Paramonga is located on the Fortaleza River, close to the town of Pativilca to the north of Lima. It is said that it was an important religious settlement, similar to Pachacamac. It is named after the nearby modern town of Paramonga, as its original name is unknown. Paramonga is often called a fortress due to its staggered pyramid of four levels of enormous proportions constructed on a hill, which somewhat resembles a European medieval castle.
The oldest written records of the site are from the Spanish colonial period by chroniclers, Spanish soldiers, priests and other literate men who accompanied Hernando Pizarro on the conquest of the Tawantinsuyu. Important among them was Miguel de Miguel de Estete, who was called the "chronicler soldier." Accompanying Pizarro, in 1532 he traveled by the Able Ñan (dirt road) along the coast to Cajamarca to receive the gold for the rescue of the Atahualpa Inca. Estete wrote in his account,
"(...) and another day we went to sleep in a great town that is called Parmunga, which is next to the sea, has a Strong House, with five blind fences, painted of elaborately on the inside and outside with its walls carved, the way it is done in Spain, with two tigers (pumas?) at the main entrance (...)."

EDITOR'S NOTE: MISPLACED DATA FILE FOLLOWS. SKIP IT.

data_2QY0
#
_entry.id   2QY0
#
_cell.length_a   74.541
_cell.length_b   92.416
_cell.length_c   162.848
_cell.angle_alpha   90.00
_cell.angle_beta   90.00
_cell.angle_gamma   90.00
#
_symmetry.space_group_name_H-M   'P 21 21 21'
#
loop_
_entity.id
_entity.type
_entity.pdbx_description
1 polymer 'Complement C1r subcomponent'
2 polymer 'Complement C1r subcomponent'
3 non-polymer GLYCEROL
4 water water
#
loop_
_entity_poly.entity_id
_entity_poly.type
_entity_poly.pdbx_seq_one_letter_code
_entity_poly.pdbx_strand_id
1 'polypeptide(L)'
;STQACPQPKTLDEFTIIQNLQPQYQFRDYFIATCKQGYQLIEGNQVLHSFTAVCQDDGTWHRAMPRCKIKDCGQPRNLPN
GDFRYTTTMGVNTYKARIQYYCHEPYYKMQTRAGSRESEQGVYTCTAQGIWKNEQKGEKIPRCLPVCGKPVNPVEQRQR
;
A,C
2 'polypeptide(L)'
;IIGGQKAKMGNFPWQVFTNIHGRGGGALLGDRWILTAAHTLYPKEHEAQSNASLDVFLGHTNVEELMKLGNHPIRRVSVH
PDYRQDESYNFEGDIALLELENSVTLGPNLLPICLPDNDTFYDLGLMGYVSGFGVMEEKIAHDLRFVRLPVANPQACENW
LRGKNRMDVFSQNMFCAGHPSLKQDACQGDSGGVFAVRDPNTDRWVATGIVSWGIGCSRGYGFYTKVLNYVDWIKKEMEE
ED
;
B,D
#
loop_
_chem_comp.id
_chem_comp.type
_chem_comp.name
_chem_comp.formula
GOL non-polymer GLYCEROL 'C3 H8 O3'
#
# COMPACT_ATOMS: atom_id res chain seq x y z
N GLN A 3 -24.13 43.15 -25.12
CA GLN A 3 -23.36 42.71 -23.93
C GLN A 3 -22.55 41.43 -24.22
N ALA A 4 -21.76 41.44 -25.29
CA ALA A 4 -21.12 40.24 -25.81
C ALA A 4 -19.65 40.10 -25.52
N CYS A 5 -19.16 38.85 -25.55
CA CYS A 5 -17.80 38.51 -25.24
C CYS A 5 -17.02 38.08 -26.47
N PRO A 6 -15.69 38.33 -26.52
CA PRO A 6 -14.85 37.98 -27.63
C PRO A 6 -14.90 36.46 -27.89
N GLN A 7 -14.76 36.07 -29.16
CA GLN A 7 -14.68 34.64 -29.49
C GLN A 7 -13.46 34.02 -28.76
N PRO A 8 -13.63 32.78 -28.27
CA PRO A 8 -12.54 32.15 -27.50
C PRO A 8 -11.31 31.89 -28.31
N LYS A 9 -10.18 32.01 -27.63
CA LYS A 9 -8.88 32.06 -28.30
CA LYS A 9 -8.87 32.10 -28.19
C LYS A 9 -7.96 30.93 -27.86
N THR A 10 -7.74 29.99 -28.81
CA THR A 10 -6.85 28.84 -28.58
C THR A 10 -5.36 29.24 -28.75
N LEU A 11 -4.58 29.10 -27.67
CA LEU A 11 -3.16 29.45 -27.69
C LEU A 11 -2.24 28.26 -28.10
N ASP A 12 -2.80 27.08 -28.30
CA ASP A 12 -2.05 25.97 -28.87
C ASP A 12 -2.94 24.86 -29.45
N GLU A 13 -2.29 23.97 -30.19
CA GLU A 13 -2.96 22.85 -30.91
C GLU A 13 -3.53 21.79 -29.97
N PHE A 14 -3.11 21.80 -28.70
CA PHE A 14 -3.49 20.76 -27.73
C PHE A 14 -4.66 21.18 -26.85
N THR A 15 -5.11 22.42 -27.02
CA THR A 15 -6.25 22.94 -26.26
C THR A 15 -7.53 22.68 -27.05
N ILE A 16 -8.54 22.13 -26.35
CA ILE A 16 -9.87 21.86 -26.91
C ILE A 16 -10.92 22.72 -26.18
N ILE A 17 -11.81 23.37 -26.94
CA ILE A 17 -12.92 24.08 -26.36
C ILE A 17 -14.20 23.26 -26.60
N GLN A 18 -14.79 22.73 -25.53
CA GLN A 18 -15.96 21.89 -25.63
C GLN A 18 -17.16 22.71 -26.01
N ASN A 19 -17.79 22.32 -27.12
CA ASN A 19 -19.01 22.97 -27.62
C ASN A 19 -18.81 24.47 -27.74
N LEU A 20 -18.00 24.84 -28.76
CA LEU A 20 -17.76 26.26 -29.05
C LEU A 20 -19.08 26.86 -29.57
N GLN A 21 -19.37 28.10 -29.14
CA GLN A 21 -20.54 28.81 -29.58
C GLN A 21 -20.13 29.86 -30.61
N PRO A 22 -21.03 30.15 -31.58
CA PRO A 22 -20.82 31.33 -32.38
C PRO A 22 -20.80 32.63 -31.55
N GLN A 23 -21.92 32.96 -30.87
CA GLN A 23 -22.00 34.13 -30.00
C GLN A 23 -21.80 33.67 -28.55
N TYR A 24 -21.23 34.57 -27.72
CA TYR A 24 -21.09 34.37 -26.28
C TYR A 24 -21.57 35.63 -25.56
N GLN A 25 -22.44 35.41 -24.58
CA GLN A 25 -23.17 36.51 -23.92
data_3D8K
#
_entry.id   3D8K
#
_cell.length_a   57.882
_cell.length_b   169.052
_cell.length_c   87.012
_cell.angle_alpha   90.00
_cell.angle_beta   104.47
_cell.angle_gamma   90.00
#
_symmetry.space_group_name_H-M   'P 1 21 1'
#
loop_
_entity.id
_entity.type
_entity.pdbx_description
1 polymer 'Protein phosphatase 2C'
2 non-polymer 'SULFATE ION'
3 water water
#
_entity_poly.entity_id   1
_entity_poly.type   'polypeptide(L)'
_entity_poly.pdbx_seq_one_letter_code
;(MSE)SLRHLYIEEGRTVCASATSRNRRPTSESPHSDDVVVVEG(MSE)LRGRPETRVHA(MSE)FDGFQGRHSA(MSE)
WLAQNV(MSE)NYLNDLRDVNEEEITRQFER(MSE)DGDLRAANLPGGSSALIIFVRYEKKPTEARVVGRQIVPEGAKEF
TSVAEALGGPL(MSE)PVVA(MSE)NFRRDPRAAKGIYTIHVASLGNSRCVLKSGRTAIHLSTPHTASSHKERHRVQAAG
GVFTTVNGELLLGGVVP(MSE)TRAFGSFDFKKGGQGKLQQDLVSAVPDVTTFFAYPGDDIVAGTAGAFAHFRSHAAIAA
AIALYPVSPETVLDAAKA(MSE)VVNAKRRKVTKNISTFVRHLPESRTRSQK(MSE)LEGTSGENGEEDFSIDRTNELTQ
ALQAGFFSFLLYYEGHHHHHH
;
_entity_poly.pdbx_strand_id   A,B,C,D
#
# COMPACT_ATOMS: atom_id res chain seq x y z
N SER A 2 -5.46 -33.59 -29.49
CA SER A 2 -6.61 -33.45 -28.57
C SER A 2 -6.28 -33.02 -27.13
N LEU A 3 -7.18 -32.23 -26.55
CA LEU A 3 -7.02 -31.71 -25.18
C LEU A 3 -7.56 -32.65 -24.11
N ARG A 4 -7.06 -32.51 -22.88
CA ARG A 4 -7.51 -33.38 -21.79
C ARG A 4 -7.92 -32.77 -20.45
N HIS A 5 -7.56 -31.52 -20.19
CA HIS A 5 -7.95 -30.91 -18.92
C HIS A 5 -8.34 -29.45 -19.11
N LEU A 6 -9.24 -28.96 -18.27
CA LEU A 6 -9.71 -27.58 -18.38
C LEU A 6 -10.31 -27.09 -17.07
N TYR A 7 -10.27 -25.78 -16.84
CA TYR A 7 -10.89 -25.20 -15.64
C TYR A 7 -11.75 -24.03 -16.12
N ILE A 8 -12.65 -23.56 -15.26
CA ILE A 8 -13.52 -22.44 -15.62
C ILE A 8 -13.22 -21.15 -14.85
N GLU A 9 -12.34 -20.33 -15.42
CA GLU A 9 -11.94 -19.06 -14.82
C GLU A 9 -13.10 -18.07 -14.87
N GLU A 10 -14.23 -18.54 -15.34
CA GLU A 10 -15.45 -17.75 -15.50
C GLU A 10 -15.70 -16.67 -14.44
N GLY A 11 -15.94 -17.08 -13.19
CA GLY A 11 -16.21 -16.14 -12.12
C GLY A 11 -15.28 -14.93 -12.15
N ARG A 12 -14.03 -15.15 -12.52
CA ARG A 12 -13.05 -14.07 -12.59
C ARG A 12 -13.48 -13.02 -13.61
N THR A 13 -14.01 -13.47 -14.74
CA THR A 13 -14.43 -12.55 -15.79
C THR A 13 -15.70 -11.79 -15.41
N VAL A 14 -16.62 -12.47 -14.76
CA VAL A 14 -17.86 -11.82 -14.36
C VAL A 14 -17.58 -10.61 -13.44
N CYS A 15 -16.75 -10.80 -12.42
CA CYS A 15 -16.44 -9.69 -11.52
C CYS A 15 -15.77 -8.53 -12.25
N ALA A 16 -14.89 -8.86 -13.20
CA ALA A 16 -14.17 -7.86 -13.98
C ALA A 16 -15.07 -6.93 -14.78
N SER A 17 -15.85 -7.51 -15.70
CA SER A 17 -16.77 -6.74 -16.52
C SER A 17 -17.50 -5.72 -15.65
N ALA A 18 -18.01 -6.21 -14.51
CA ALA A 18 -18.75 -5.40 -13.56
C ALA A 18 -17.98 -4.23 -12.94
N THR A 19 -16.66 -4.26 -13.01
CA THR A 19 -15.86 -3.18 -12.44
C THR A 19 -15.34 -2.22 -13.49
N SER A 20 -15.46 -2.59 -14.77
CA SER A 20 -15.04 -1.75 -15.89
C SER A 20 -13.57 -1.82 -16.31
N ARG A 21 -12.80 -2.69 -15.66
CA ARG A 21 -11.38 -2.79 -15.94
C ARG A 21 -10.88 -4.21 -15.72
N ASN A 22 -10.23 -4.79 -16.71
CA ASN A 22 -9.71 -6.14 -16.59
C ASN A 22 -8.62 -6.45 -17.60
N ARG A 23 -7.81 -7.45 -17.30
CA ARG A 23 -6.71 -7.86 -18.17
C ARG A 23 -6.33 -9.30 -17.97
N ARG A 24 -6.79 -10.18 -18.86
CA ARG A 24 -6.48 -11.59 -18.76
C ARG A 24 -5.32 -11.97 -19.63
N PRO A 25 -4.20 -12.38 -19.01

Another chronicler, Cieza of Leon, passed Paramonga during his trip from the City of the Kings (Lima) to Trujillo in 1541. He described it by the following, as having
- "(...) beautiful rooms and quarters, with walls painted with many ferocious animals and birds; everything is surrounded by very strong walls and built well. The citadel is already almost in ruins (...)." Note: This text is a loose translation from www.naya.org.ar/Peru/paramong.htm
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